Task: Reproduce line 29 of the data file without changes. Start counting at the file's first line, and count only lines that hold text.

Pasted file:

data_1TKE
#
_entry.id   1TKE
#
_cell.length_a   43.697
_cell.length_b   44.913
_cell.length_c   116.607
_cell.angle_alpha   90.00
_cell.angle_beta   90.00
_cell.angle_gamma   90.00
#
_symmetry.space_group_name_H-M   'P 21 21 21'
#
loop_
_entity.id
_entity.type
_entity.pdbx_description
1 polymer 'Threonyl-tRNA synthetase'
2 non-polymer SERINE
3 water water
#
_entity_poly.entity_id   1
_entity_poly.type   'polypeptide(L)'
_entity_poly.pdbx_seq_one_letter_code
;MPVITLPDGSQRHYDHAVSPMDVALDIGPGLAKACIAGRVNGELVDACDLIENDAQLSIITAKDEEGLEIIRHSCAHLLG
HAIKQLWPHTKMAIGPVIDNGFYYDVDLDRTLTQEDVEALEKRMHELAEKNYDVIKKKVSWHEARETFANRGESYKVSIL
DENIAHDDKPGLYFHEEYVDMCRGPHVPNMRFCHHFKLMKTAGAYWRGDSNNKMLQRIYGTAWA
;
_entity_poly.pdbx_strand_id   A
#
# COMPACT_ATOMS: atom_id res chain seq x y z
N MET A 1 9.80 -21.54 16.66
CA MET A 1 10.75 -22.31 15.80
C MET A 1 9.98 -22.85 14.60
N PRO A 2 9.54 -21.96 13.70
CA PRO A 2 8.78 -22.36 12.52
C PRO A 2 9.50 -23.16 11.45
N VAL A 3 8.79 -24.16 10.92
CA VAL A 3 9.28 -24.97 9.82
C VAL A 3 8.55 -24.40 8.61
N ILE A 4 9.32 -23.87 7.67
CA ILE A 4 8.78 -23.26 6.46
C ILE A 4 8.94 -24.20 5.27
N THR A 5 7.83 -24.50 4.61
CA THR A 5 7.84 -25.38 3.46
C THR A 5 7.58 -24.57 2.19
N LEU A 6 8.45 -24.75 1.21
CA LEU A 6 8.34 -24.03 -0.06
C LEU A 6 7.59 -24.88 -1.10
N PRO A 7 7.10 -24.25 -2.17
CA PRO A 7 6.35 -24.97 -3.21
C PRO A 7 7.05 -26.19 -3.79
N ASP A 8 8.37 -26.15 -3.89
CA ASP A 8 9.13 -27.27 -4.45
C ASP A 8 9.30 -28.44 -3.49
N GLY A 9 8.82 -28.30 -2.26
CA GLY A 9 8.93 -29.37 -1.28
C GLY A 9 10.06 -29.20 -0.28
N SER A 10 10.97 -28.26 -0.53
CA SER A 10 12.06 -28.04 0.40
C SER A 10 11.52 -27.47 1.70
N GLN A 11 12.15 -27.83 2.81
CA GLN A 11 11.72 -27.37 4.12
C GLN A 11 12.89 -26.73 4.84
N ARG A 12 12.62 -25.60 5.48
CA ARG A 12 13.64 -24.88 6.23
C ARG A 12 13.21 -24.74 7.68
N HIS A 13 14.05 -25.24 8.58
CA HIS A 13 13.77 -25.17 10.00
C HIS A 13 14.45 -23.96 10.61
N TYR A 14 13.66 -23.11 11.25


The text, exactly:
_entity_poly.pdbx_strand_id   A